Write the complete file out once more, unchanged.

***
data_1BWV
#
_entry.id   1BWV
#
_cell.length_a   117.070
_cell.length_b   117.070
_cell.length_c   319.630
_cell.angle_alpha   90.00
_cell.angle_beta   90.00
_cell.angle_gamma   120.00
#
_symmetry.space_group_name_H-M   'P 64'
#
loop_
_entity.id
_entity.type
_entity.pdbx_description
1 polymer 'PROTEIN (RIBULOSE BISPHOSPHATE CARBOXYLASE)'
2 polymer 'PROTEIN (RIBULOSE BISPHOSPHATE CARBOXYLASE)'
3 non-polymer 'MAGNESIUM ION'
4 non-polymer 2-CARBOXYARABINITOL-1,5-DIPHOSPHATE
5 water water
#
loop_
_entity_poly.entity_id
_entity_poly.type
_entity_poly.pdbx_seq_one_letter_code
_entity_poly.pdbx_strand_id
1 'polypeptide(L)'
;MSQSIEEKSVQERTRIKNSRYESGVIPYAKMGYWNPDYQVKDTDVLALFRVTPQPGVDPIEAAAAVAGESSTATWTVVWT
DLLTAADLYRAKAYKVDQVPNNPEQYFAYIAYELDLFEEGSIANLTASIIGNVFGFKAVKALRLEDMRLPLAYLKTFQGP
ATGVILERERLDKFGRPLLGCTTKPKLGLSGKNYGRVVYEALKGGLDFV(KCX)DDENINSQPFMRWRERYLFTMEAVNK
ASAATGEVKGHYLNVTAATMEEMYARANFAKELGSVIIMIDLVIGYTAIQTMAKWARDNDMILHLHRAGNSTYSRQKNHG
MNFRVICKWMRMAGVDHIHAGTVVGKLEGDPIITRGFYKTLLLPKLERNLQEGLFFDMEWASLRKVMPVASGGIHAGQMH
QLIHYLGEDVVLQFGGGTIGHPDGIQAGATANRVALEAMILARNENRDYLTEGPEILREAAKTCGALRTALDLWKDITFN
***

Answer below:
data_1BWV
#
_entry.id   1BWV
#
_cell.length_a   117.070
_cell.length_b   117.070
_cell.length_c   319.630
_cell.angle_alpha   90.00
_cell.angle_beta   90.00
_cell.angle_gamma   120.00
#
_symmetry.space_group_name_H-M   'P 64'
#
loop_
_entity.id
_entity.type
_entity.pdbx_description
1 polymer 'PROTEIN (RIBULOSE BISPHOSPHATE CARBOXYLASE)'
2 polymer 'PROTEIN (RIBULOSE BISPHOSPHATE CARBOXYLASE)'
3 non-polymer 'MAGNESIUM ION'
4 non-polymer 2-CARBOXYARABINITOL-1,5-DIPHOSPHATE
5 water water
#
loop_
_entity_poly.entity_id
_entity_poly.type
_entity_poly.pdbx_seq_one_letter_code
_entity_poly.pdbx_strand_id
1 'polypeptide(L)'
;MSQSIEEKSVQERTRIKNSRYESGVIPYAKMGYWNPDYQVKDTDVLALFRVTPQPGVDPIEAAAAVAGESSTATWTVVWT
DLLTAADLYRAKAYKVDQVPNNPEQYFAYIAYELDLFEEGSIANLTASIIGNVFGFKAVKALRLEDMRLPLAYLKTFQGP
ATGVILERERLDKFGRPLLGCTTKPKLGLSGKNYGRVVYEALKGGLDFV(KCX)DDENINSQPFMRWRERYLFTMEAVNK
ASAATGEVKGHYLNVTAATMEEMYARANFAKELGSVIIMIDLVIGYTAIQTMAKWARDNDMILHLHRAGNSTYSRQKNHG
MNFRVICKWMRMAGVDHIHAGTVVGKLEGDPIITRGFYKTLLLPKLERNLQEGLFFDMEWASLRKVMPVASGGIHAGQMH
QLIHYLGEDVVLQFGGGTIGHPDGIQAGATANRVALEAMILARNENRDYLTEGPEILREAAKTCGALRTALDLWKDITFN